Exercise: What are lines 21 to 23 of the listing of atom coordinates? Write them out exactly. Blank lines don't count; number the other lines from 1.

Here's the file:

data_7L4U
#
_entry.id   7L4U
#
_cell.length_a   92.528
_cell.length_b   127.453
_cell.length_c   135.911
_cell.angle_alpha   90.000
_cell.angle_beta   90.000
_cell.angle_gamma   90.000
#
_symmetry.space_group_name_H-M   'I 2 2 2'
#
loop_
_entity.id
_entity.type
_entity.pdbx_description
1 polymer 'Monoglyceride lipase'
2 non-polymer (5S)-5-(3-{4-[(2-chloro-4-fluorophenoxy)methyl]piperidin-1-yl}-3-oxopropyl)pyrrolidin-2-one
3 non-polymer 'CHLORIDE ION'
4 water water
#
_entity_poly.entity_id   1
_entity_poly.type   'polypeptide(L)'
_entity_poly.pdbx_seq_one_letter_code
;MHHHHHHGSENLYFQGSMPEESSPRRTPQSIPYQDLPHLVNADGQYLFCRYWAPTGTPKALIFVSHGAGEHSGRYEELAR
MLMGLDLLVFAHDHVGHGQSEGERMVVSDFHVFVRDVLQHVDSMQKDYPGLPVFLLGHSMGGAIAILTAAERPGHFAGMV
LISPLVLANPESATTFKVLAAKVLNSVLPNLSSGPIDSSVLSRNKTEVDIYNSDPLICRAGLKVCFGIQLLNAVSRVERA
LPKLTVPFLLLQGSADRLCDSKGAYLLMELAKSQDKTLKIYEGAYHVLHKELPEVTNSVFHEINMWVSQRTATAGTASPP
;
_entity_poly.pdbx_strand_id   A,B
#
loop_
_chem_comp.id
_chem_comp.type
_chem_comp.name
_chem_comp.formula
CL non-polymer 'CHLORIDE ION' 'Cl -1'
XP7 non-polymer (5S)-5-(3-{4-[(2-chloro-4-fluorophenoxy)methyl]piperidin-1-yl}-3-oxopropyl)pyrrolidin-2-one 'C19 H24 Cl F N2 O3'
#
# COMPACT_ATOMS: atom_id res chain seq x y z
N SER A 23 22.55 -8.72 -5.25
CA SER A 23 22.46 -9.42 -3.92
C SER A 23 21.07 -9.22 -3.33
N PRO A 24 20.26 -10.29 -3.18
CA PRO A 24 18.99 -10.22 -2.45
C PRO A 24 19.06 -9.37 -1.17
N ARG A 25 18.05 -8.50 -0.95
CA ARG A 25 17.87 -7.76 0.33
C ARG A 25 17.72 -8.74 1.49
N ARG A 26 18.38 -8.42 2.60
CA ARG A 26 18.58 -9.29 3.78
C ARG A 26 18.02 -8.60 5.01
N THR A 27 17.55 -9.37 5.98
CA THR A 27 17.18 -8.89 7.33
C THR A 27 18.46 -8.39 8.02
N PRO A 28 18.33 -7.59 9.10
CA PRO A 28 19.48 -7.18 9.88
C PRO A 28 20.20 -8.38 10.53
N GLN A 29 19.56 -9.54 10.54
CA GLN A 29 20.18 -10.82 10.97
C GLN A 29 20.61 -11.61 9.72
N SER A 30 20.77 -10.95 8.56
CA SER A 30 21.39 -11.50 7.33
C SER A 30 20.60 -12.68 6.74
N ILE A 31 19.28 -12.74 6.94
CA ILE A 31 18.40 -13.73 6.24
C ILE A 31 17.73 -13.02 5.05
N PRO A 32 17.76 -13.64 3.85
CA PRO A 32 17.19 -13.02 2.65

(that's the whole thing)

4 water water
#
_entity_poly.entity_id   1